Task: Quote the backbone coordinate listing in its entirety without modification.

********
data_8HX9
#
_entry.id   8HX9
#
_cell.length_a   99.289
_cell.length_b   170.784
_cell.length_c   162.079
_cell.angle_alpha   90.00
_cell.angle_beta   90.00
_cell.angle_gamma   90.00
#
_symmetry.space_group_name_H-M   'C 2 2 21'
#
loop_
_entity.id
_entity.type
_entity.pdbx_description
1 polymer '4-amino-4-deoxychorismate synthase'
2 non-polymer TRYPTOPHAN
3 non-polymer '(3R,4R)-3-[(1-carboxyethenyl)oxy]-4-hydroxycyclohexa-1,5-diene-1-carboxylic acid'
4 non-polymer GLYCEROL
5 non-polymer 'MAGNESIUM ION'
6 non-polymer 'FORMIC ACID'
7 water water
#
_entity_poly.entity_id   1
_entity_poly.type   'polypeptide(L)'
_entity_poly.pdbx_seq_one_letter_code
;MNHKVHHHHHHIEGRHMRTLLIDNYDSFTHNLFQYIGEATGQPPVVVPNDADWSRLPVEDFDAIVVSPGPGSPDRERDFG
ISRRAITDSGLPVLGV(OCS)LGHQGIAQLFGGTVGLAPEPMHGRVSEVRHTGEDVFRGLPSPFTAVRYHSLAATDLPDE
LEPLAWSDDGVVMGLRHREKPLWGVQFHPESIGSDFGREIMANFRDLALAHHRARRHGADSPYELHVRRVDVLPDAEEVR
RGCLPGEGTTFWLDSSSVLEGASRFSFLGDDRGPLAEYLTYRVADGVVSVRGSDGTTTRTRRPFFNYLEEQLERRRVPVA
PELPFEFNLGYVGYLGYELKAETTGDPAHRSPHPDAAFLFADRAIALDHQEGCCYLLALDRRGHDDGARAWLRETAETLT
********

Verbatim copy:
data_8HX9
#
_entry.id   8HX9
#
_cell.length_a   99.289
_cell.length_b   170.784
_cell.length_c   162.079
_cell.angle_alpha   90.00
_cell.angle_beta   90.00
_cell.angle_gamma   90.00
#
_symmetry.space_group_name_H-M   'C 2 2 21'
#
loop_
_entity.id
_entity.type
_entity.pdbx_description
1 polymer '4-amino-4-deoxychorismate synthase'
2 non-polymer TRYPTOPHAN
3 non-polymer '(3R,4R)-3-[(1-carboxyethenyl)oxy]-4-hydroxycyclohexa-1,5-diene-1-carboxylic acid'
4 non-polymer GLYCEROL
5 non-polymer 'MAGNESIUM ION'
6 non-polymer 'FORMIC ACID'
7 water water
#
_entity_poly.entity_id   1
_entity_poly.type   'polypeptide(L)'
_entity_poly.pdbx_seq_one_letter_code
;MNHKVHHHHHHIEGRHMRTLLIDNYDSFTHNLFQYIGEATGQPPVVVPNDADWSRLPVEDFDAIVVSPGPGSPDRERDFG
ISRRAITDSGLPVLGV(OCS)LGHQGIAQLFGGTVGLAPEPMHGRVSEVRHTGEDVFRGLPSPFTAVRYHSLAATDLPDE
LEPLAWSDDGVVMGLRHREKPLWGVQFHPESIGSDFGREIMANFRDLALAHHRARRHGADSPYELHVRRVDVLPDAEEVR
RGCLPGEGTTFWLDSSSVLEGASRFSFLGDDRGPLAEYLTYRVADGVVSVRGSDGTTTRTRRPFFNYLEEQLERRRVPVA
PELPFEFNLGYVGYLGYELKAETTGDPAHRSPHPDAAFLFADRAIALDHQEGCCYLLALDRRGHDDGARAWLRETAETLT